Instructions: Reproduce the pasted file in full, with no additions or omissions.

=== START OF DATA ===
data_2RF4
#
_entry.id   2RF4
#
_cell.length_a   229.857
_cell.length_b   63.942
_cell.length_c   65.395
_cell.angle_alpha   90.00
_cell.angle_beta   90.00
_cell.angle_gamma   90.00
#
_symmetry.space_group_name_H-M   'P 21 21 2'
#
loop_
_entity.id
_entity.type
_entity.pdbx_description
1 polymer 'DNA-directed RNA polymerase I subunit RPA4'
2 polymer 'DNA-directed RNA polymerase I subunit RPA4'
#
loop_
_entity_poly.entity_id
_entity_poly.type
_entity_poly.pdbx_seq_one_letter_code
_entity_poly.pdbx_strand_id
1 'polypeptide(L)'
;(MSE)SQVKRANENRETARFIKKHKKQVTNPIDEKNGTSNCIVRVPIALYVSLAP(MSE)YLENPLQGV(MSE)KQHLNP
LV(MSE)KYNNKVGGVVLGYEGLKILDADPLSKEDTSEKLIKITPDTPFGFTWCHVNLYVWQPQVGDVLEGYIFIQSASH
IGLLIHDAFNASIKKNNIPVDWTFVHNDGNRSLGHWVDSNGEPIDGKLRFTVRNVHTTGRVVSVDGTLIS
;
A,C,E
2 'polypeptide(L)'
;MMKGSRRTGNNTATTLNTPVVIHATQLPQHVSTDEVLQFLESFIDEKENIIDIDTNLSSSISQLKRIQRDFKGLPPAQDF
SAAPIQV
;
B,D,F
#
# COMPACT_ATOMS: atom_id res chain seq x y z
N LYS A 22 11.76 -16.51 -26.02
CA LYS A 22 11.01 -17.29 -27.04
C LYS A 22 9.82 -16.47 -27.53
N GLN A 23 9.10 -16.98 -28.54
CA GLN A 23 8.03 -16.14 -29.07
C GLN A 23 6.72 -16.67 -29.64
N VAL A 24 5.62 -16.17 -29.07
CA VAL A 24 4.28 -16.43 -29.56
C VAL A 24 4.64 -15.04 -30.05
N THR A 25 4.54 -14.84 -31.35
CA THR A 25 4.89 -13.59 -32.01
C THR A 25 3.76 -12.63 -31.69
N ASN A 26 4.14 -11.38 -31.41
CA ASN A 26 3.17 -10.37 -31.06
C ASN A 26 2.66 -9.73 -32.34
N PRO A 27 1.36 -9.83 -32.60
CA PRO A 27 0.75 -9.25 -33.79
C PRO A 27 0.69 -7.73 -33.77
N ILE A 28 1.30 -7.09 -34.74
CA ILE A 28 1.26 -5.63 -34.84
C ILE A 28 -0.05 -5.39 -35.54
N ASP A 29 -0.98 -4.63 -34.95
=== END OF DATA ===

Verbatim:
data_2RF4
#
_entry.id   2RF4
#
_cell.length_a   229.857
_cell.length_b   63.942
_cell.length_c   65.395
_cell.angle_alpha   90.00
_cell.angle_beta   90.00
_cell.angle_gamma   90.00
#
_symmetry.space_group_name_H-M   'P 21 21 2'
#
loop_
_entity.id
_entity.type
_entity.pdbx_description
1 polymer 'DNA-directed RNA polymerase I subunit RPA4'
2 polymer 'DNA-directed RNA polymerase I subunit RPA4'
#
loop_
_entity_poly.entity_id
_entity_poly.type
_entity_poly.pdbx_seq_one_letter_code
_entity_poly.pdbx_strand_id
1 'polypeptide(L)'
;(MSE)SQVKRANENRETARFIKKHKKQVTNPIDEKNGTSNCIVRVPIALYVSLAP(MSE)YLENPLQGV(MSE)KQHLNP
LV(MSE)KYNNKVGGVVLGYEGLKILDADPLSKEDTSEKLIKITPDTPFGFTWCHVNLYVWQPQVGDVLEGYIFIQSASH
IGLLIHDAFNASIKKNNIPVDWTFVHNDGNRSLGHWVDSNGEPIDGKLRFTVRNVHTTGRVVSVDGTLIS
;
A,C,E
2 'polypeptide(L)'
;MMKGSRRTGNNTATTLNTPVVIHATQLPQHVSTDEVLQFLESFIDEKENIIDIDTNLSSSISQLKRIQRDFKGLPPAQDF
SAAPIQV
;
B,D,F
#
# COMPACT_ATOMS: atom_id res chain seq x y z
N LYS A 22 11.76 -16.51 -26.02
CA LYS A 22 11.01 -17.29 -27.04
C LYS A 22 9.82 -16.47 -27.53
N GLN A 23 9.10 -16.98 -28.54
CA GLN A 23 8.03 -16.14 -29.07
C GLN A 23 6.72 -16.67 -29.64
N VAL A 24 5.62 -16.17 -29.07
CA VAL A 24 4.28 -16.43 -29.56
C VAL A 24 4.64 -15.04 -30.05
N THR A 25 4.54 -14.84 -31.35
CA THR A 25 4.89 -13.59 -32.01
C THR A 25 3.76 -12.63 -31.69
N ASN A 26 4.14 -11.38 -31.41
CA ASN A 26 3.17 -10.37 -31.06
C ASN A 26 2.66 -9.73 -32.34
N PRO A 27 1.36 -9.83 -32.60
CA PRO A 27 0.75 -9.25 -33.79
C PRO A 27 0.69 -7.73 -33.77
N ILE A 28 1.30 -7.09 -34.74
CA ILE A 28 1.26 -5.63 -34.84
C ILE A 28 -0.05 -5.39 -35.54
N ASP A 29 -0.98 -4.63 -34.95